Chick Young's view on the financial state of Scottish football
Accountants. Don't you just love them?
Their annual report into the state of the game should be wheeled in laid out in a hearse.
The latest, to be honest, states the bleedin' obvious: we are in a sad condition.
And allow me to parallel it with the sad state of the nation - there were nearly as many police officers on the streets of London this week as attended four Scottish Premier League fixtures last weekend.
It's Catch 22. Fans won't turn up with no superstars to watch: clubs can't afford big names because the turnstiles are rusting.
In the late 90s, I filmed a series for the late-lamented Friday Sportscene on BBC Scotland television called "Football at the Crossroads", which investigated the perilous state of our game.
Just to set the scene of the Tombstone Territory I reckoned the game was in even then, we did much of the camera work at the then wickedly overgrown and crumbling Kilbowie Park, once home to the dear departed original Clydebank.
But, if things were looking grim then, relatively speaking - compared to the current state of play - we were living in a kind of football Las Vegas.
Scottish football has proven to have quite the most remarkable power of self preservation. At one time, I even thought it was invincible, until, that is, they closed the doors at the wonderful Cathkin Park and on the blessed Third Lanark.
That was 1967 and I was sure that never again would I see a team in this country be laid to rest.
That was my dream in that summer of love, but the reality was that it was as likely to come true as songs of the day that called for love and peace and mercy in the world.
Wear flowers in my hair? I don't even have the hair now.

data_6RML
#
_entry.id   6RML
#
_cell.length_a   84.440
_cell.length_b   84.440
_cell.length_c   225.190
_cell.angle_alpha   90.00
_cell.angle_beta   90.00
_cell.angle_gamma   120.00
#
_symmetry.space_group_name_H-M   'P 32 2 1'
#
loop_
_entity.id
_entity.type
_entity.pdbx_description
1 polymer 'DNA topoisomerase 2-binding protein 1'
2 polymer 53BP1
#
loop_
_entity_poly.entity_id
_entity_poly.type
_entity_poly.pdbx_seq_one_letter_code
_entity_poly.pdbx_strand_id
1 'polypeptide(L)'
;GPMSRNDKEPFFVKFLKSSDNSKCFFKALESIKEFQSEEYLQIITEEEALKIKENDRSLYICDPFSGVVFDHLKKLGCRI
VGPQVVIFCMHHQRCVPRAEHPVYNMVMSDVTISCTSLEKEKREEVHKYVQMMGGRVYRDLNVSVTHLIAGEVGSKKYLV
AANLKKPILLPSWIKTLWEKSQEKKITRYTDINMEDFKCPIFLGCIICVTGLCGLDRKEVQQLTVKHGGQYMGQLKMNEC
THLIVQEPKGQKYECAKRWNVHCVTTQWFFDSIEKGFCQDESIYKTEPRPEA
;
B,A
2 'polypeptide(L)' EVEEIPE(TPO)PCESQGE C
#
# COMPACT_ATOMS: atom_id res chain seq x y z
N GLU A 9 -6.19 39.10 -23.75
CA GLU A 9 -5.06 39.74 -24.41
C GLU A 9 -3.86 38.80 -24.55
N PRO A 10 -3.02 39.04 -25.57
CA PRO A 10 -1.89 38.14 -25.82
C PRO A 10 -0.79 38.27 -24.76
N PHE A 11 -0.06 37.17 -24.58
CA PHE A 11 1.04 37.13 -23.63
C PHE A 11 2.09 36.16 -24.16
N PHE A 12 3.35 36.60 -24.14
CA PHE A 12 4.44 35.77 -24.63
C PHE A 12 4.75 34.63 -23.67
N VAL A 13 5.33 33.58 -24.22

What is to become of us?
Our clubs couldn't buy their way into the Champions League - the very point, of course, because it takes big money to attract big players.
And the three remaining survivors representing this country face a nervous eight days trying to reach the haven of the Europa League.
At least Hearts can go down with the spotlights blazing and the full house signs up as they play the star-spangled Tottenham Hotspur in a tie that has "nothing to lose" written all over it.
But the Old Firm? They dare not stumble.
Celtic against Sion won't quite be the toddle in the park that the Henrik Larsson love-in against Manchester United in the Legends game turned out to be, but surely Neil Lennon has enough in his locker to undo the Swiss?
But red-faced embarrassment might morph to downright fury and foreboding if Rangers, who are currently being pestered by HMRC, tumble to Maribor and consequently miss out on the funds they desperately need.
And this, my friends, will be a tricky 180 minutes for the Scottish champions.
Their tax problems won't go away and it's a photo finish as to whether it is more urgent to sign a cheque - or a player.
But, as the people who tally books - or just stick their noses into the business of the Scottish game - for a living tell us, Rangers are not lonely souls in the financial wilderness.
Hope springs eternal. It always did. Even now, there are people who believe that Third Lanark - nearly half a century down the line - are just having a wee sabbatical.
And Motherwell, for one, boast of increased season ticket sales.
But the game does need to get real.
Madjid Boughera - mumping about the money Rangers offered him - might want to watch the news bulletins and thank his lucky stars.
Even the accountants will tell you - it just doesn't add up.